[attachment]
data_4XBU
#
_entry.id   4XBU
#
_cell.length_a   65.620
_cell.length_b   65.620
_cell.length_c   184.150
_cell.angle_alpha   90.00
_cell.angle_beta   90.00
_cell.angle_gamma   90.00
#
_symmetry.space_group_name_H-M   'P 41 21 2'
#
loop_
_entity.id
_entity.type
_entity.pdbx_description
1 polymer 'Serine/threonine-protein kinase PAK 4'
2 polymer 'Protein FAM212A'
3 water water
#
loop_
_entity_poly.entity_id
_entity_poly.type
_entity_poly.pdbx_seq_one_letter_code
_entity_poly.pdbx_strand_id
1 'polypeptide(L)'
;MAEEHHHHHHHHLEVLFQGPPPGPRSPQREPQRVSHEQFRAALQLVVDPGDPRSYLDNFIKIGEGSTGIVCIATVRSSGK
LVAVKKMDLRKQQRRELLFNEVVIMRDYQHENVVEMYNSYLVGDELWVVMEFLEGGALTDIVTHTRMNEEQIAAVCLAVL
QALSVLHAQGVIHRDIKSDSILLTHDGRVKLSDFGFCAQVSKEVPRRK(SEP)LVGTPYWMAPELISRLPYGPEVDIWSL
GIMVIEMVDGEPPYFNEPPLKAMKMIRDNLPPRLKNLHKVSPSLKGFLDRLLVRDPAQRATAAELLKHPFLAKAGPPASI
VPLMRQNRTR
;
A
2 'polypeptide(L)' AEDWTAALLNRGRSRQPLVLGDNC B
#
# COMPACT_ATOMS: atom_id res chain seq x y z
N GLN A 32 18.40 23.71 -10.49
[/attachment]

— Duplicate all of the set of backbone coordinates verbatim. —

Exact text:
data_4XBU
#
_entry.id   4XBU
#
_cell.length_a   65.620
_cell.length_b   65.620
_cell.length_c   184.150
_cell.angle_alpha   90.00
_cell.angle_beta   90.00
_cell.angle_gamma   90.00
#
_symmetry.space_group_name_H-M   'P 41 21 2'
#
loop_
_entity.id
_entity.type
_entity.pdbx_description
1 polymer 'Serine/threonine-protein kinase PAK 4'
2 polymer 'Protein FAM212A'
3 water water
#
loop_
_entity_poly.entity_id
_entity_poly.type
_entity_poly.pdbx_seq_one_letter_code
_entity_poly.pdbx_strand_id
1 'polypeptide(L)'
;MAEEHHHHHHHHLEVLFQGPPPGPRSPQREPQRVSHEQFRAALQLVVDPGDPRSYLDNFIKIGEGSTGIVCIATVRSSGK
LVAVKKMDLRKQQRRELLFNEVVIMRDYQHENVVEMYNSYLVGDELWVVMEFLEGGALTDIVTHTRMNEEQIAAVCLAVL
QALSVLHAQGVIHRDIKSDSILLTHDGRVKLSDFGFCAQVSKEVPRRK(SEP)LVGTPYWMAPELISRLPYGPEVDIWSL
GIMVIEMVDGEPPYFNEPPLKAMKMIRDNLPPRLKNLHKVSPSLKGFLDRLLVRDPAQRATAAELLKHPFLAKAGPPASI
VPLMRQNRTR
;
A
2 'polypeptide(L)' AEDWTAALLNRGRSRQPLVLGDNC B
#
# COMPACT_ATOMS: atom_id res chain seq x y z
N GLN A 32 18.40 23.71 -10.49